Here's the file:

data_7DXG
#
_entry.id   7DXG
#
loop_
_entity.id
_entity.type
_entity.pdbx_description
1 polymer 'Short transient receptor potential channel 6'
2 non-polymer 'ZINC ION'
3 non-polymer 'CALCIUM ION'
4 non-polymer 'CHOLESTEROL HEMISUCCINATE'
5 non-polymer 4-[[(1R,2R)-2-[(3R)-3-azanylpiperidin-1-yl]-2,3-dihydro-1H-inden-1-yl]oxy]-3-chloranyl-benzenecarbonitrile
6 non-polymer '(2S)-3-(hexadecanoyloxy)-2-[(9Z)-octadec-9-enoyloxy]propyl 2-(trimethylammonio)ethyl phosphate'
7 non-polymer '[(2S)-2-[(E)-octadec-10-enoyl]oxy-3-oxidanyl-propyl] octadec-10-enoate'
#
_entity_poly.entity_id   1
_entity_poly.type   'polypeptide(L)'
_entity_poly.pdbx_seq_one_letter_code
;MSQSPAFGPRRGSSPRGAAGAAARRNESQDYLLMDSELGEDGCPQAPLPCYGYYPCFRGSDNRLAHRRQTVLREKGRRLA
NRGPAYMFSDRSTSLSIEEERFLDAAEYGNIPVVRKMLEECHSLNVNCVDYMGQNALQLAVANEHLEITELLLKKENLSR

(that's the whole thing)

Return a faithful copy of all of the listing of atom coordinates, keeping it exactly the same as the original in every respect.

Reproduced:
data_7DXG
#
_entry.id   7DXG
#
loop_
_entity.id
_entity.type
_entity.pdbx_description
1 polymer 'Short transient receptor potential channel 6'
2 non-polymer 'ZINC ION'
3 non-polymer 'CALCIUM ION'
4 non-polymer 'CHOLESTEROL HEMISUCCINATE'
5 non-polymer 4-[[(1R,2R)-2-[(3R)-3-azanylpiperidin-1-yl]-2,3-dihydro-1H-inden-1-yl]oxy]-3-chloranyl-benzenecarbonitrile
6 non-polymer '(2S)-3-(hexadecanoyloxy)-2-[(9Z)-octadec-9-enoyloxy]propyl 2-(trimethylammonio)ethyl phosphate'
7 non-polymer '[(2S)-2-[(E)-octadec-10-enoyl]oxy-3-oxidanyl-propyl] octadec-10-enoate'
#
_entity_poly.entity_id   1
_entity_poly.type   'polypeptide(L)'
_entity_poly.pdbx_seq_one_letter_code
;MSQSPAFGPRRGSSPRGAAGAAARRNESQDYLLMDSELGEDGCPQAPLPCYGYYPCFRGSDNRLAHRRQTVLREKGRRLA
NRGPAYMFSDRSTSLSIEEERFLDAAEYGNIPVVRKMLEECHSLNVNCVDYMGQNALQLAVANEHLEITELLLKKENLSR